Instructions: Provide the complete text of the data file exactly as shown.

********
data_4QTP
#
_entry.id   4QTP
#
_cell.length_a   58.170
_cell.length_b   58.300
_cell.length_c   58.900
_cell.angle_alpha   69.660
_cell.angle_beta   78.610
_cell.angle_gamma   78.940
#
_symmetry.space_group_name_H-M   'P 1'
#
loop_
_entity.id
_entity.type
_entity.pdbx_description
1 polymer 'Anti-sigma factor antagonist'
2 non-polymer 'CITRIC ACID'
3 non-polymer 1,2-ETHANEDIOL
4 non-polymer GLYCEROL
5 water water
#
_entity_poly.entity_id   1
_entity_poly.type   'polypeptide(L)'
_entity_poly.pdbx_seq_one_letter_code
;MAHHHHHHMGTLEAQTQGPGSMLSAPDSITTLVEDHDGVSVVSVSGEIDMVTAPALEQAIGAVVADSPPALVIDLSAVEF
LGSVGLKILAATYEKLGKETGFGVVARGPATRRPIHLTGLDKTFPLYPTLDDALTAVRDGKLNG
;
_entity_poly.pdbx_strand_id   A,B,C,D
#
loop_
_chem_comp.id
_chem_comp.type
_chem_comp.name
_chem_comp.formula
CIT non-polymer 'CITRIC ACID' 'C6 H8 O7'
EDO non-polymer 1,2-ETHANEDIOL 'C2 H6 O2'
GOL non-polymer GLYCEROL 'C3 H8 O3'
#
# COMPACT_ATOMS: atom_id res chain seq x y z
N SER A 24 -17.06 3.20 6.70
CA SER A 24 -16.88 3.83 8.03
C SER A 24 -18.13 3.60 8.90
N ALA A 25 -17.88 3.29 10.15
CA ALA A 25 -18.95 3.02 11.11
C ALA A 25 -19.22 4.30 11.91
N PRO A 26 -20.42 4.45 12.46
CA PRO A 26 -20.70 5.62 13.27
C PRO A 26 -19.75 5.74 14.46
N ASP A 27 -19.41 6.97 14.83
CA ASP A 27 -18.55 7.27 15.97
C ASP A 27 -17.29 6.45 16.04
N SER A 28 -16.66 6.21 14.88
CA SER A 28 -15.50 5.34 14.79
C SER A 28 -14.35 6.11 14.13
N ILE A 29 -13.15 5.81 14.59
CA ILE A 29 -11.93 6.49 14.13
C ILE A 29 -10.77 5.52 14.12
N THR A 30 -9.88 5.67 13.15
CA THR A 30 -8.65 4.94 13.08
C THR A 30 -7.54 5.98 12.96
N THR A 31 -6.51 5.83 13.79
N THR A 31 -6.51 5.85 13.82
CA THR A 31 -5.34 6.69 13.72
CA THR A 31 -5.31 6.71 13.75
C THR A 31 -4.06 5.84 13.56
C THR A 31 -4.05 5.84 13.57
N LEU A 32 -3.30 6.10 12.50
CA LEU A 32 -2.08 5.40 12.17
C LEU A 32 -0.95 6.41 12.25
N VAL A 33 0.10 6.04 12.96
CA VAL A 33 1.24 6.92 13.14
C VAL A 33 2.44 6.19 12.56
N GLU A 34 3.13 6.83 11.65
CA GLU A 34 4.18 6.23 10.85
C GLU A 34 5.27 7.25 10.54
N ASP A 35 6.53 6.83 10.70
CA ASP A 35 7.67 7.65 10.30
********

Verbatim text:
data_4QTP
#
_entry.id   4QTP
#
_cell.length_a   58.170
_cell.length_b   58.300
_cell.length_c   58.900
_cell.angle_alpha   69.660
_cell.angle_beta   78.610
_cell.angle_gamma   78.940
#
_symmetry.space_group_name_H-M   'P 1'
#
loop_
_entity.id
_entity.type
_entity.pdbx_description
1 polymer 'Anti-sigma factor antagonist'
2 non-polymer 'CITRIC ACID'
3 non-polymer 1,2-ETHANEDIOL
4 non-polymer GLYCEROL
5 water water
#
_entity_poly.entity_id   1
_entity_poly.type   'polypeptide(L)'
_entity_poly.pdbx_seq_one_letter_code
;MAHHHHHHMGTLEAQTQGPGSMLSAPDSITTLVEDHDGVSVVSVSGEIDMVTAPALEQAIGAVVADSPPALVIDLSAVEF
LGSVGLKILAATYEKLGKETGFGVVARGPATRRPIHLTGLDKTFPLYPTLDDALTAVRDGKLNG
;
_entity_poly.pdbx_strand_id   A,B,C,D
#
loop_
_chem_comp.id
_chem_comp.type
_chem_comp.name
_chem_comp.formula
CIT non-polymer 'CITRIC ACID' 'C6 H8 O7'
EDO non-polymer 1,2-ETHANEDIOL 'C2 H6 O2'
GOL non-polymer GLYCEROL 'C3 H8 O3'
#
# COMPACT_ATOMS: atom_id res chain seq x y z
N SER A 24 -17.06 3.20 6.70
CA SER A 24 -16.88 3.83 8.03
C SER A 24 -18.13 3.60 8.90
N ALA A 25 -17.88 3.29 10.15
CA ALA A 25 -18.95 3.02 11.11
C ALA A 25 -19.22 4.30 11.91
N PRO A 26 -20.42 4.45 12.46
CA PRO A 26 -20.70 5.62 13.27
C PRO A 26 -19.75 5.74 14.46
N ASP A 27 -19.41 6.97 14.83
CA ASP A 27 -18.55 7.27 15.97
C ASP A 27 -17.29 6.45 16.04
N SER A 28 -16.66 6.21 14.88
CA SER A 28 -15.50 5.34 14.79
C SER A 28 -14.35 6.11 14.13
N ILE A 29 -13.15 5.81 14.59
CA ILE A 29 -11.93 6.49 14.13
C ILE A 29 -10.77 5.52 14.12
N THR A 30 -9.88 5.67 13.15
CA THR A 30 -8.65 4.94 13.08
C THR A 30 -7.54 5.98 12.96
N THR A 31 -6.51 5.83 13.79
N THR A 31 -6.51 5.85 13.82
CA THR A 31 -5.34 6.69 13.72
CA THR A 31 -5.31 6.71 13.75
C THR A 31 -4.06 5.84 13.56
C THR A 31 -4.05 5.84 13.57
N LEU A 32 -3.30 6.10 12.50
CA LEU A 32 -2.08 5.40 12.17
C LEU A 32 -0.95 6.41 12.25
N VAL A 33 0.10 6.04 12.96
CA VAL A 33 1.24 6.92 13.14
C VAL A 33 2.44 6.19 12.56
N GLU A 34 3.13 6.83 11.65
CA GLU A 34 4.18 6.23 10.85
C GLU A 34 5.27 7.25 10.54
N ASP A 35 6.53 6.83 10.70
CA ASP A 35 7.67 7.65 10.30